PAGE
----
Leader - Pamela Endicott
Contact - 07552 215051 or by e-mail via the message box on the right
Venue - Weston Sub-edge village hall.
When - 1st Tuesday from 10.00 to 12.00 noon
Subscriptions - £2.00 per person to cover the cost of the hall, speaker and refreshments
Numbers are not restricted as we have a large hall and ample car parking.
|Dr Gillian White
Since 1337, England and France had been engaged in what would become known as The Hundred Years’ War. So far, there had been raids and skirmishes, and one major sea battle, but in July 1346 King Edward III launched an invasion of Normandy. In the following months, Edward would lead his army to the very outskirts of Paris before turning northward towards Calais. Between the English and the sea lay a French army and, out-numbered and out-manoeuvred, Edward was forced to stand and fight at Crécy. This talk tells the story of the campaign, the battle, and the struggle to control the channel port that followed.
|Geoff Bayley (u3a member)
|Thomas Fairfax (1612-1674)
The life of Thomas Fairfax, English politician, General, Parliamentary Commander-in-Chief. Fairfax was a complex character who tried hard to prevent the Civil War from breaking out but was destined to become the Commander in Chief of the Parliamentary army that defeated the Royalist forces. Oliver Cromwell was appointed by and answered to him. Fairfax was vehemently opposed to the execution of the King, condemned Cromwell's claims of Divine providence, prevented a military coup after the Lord Protector's death and secured the Restoration of the monarchy under King Charles II. Fairfax has been overlooked by history and deserves far greater recognition for the vital role he played in securing our constitutional monarchy.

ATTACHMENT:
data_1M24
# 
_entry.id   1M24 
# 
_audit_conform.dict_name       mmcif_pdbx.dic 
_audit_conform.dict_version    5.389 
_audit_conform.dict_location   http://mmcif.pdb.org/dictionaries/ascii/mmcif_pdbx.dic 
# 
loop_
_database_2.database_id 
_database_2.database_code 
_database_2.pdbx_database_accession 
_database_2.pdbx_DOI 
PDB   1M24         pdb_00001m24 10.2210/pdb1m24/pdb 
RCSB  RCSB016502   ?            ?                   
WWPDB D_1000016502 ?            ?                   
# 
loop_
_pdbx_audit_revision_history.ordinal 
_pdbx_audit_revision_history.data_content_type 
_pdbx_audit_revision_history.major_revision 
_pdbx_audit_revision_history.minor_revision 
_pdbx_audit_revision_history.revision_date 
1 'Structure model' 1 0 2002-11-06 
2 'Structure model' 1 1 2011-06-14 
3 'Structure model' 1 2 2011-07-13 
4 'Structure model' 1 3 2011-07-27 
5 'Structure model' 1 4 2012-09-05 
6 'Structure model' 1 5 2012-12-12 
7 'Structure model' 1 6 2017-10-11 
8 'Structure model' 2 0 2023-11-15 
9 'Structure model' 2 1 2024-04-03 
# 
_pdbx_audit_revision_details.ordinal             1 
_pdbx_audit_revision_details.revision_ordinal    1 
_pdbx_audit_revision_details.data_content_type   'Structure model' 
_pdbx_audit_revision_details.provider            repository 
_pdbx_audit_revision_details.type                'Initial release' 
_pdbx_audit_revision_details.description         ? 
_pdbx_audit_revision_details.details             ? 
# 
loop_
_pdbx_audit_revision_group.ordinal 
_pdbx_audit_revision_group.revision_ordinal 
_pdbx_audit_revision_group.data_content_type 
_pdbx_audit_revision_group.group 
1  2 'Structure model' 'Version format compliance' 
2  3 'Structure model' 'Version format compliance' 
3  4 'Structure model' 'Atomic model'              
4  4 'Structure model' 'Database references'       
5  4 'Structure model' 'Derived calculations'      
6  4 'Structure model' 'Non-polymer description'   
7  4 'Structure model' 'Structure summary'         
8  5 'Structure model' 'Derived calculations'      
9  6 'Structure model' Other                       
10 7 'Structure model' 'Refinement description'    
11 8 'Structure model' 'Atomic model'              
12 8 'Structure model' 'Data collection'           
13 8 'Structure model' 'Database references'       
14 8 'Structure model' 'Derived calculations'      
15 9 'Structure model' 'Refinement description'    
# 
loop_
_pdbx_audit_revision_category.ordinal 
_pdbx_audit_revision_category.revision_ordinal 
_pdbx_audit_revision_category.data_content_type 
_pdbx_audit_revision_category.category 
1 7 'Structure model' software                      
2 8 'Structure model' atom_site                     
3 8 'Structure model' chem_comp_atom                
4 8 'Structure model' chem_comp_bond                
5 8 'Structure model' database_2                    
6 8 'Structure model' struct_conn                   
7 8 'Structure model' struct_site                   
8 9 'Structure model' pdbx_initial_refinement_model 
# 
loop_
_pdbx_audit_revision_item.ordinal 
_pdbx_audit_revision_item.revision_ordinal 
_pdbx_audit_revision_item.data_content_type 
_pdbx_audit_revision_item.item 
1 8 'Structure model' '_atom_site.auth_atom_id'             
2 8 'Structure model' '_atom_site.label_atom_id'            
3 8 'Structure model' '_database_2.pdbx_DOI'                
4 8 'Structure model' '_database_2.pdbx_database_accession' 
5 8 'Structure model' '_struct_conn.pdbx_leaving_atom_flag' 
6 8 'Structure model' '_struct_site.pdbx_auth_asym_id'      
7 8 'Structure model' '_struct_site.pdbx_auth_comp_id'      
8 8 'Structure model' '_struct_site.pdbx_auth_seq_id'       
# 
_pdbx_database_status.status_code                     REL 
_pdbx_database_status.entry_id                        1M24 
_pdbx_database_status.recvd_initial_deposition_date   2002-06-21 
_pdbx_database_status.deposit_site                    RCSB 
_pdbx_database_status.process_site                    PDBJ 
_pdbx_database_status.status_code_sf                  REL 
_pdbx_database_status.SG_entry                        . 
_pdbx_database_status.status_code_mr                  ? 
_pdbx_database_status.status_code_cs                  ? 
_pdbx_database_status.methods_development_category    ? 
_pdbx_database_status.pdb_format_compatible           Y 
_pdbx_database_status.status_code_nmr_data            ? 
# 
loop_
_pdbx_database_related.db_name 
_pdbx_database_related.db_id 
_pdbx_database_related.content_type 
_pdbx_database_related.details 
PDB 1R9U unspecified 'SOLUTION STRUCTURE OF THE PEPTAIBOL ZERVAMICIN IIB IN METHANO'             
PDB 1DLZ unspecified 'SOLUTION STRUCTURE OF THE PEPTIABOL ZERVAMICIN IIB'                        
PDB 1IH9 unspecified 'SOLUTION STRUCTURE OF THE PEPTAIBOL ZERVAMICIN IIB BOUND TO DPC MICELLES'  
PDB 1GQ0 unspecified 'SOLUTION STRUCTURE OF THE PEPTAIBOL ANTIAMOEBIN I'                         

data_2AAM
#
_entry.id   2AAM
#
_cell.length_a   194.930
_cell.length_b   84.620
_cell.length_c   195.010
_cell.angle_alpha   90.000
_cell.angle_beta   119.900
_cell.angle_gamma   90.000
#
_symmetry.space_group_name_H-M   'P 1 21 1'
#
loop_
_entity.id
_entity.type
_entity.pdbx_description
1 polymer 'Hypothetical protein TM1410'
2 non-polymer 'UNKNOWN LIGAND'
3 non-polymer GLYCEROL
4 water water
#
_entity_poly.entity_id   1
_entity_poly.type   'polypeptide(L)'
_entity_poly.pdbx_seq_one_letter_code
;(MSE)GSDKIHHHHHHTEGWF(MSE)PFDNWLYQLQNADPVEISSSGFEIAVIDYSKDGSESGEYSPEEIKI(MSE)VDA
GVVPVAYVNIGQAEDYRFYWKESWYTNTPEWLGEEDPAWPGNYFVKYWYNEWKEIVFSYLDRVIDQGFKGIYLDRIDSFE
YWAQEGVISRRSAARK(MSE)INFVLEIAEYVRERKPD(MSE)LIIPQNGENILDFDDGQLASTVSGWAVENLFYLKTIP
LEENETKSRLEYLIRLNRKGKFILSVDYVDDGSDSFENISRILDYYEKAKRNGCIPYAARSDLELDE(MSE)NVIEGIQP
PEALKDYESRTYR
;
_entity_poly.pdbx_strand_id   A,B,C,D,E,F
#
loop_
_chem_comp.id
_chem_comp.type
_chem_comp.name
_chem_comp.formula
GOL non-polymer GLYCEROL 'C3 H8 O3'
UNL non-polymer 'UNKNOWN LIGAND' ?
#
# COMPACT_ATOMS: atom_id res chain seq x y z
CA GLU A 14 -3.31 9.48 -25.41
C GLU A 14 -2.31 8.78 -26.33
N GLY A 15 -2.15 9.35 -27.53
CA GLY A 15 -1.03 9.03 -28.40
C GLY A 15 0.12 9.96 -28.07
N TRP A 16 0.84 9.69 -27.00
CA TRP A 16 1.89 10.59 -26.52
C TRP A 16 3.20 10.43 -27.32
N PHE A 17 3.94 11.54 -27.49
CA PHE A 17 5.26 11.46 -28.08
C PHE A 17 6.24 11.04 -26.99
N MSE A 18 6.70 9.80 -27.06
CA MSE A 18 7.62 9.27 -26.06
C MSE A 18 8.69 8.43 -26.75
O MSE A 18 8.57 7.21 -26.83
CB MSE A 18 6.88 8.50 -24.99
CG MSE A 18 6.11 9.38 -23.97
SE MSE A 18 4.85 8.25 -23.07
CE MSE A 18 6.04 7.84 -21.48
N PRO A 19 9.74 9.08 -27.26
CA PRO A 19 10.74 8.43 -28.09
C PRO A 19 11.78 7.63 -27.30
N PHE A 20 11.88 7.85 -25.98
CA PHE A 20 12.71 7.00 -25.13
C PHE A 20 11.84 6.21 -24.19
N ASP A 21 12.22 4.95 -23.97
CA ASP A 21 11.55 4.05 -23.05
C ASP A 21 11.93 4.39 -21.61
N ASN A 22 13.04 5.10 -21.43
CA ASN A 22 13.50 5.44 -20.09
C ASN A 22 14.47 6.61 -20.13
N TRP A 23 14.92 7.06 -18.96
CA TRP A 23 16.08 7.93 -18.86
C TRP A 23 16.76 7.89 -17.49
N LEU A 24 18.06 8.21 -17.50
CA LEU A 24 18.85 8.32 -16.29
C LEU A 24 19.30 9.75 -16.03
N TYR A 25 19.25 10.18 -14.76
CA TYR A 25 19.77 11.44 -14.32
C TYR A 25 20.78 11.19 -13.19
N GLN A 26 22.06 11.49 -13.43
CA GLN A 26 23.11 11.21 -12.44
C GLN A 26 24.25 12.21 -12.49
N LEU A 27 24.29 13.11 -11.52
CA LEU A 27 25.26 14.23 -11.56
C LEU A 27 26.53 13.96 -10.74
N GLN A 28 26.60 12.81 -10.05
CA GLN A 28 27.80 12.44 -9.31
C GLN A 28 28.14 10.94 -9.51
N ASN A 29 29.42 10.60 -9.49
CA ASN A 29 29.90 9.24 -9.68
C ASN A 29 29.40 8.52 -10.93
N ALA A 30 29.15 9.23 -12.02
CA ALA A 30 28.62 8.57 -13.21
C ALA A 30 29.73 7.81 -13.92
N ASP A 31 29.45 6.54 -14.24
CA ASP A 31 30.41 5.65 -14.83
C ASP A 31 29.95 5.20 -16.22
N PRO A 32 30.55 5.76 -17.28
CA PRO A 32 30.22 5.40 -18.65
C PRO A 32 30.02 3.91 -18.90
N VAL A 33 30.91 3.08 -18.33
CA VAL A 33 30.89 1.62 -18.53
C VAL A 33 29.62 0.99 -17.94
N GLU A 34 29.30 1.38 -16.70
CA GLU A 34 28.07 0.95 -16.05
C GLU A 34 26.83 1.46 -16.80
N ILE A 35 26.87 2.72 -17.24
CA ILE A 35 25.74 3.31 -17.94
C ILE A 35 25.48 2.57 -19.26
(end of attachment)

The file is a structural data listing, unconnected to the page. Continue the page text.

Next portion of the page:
|The Early Development of the Royal Flying Corps
Robin Goldsmith is Chairman of the Broadway Trust and is currently researching and writing a book on the Royal Flying Corps. role in the ground battles of the Western Front in the First World War.
|Arts and Crafts Movement First World War Memorials in the Cotswolds
(NB: 11 am START)
Kirsty Hartsiotis is a writer and storyteller, and also the curator of the Designated Arts and Crafts Movement collection at the Wilson Art Gallery and Museum in Cheltenham. The First World War saw an outpouring of grief like nothing that England had seen before. Most communities had lost people, and all wanted a lasting memorial to those who were gone. It brought art to the forefront of the British public’s mind, and was thus a business opportunity like no other for architects, designers, stained glass artists and monumental masons. For the designers of the Arts and Crafts Movement, it was a chance to guide and inform English artistic taste. The Cotswolds have an unusual number of Arts and Crafts memorials, due, in part, to the architects and designers who had settled in the county from the 1890s onwards. This talk will feature designers such as Ernest Gimson, Henry Payne, Edwin Lutyens and FL Griggs with a rich array of memorials from church and town alike, crosses to water troughs – and all the attendant politics in erecting them.
Other talks in 2024 will include:
The Great Train Robbery (1963); ‘Ripping Yarns and Wizard Wheezes’, the golden age of British comics 1950-1975; ‘Birch, Beer and Bibles': Tudor and Stuart Education.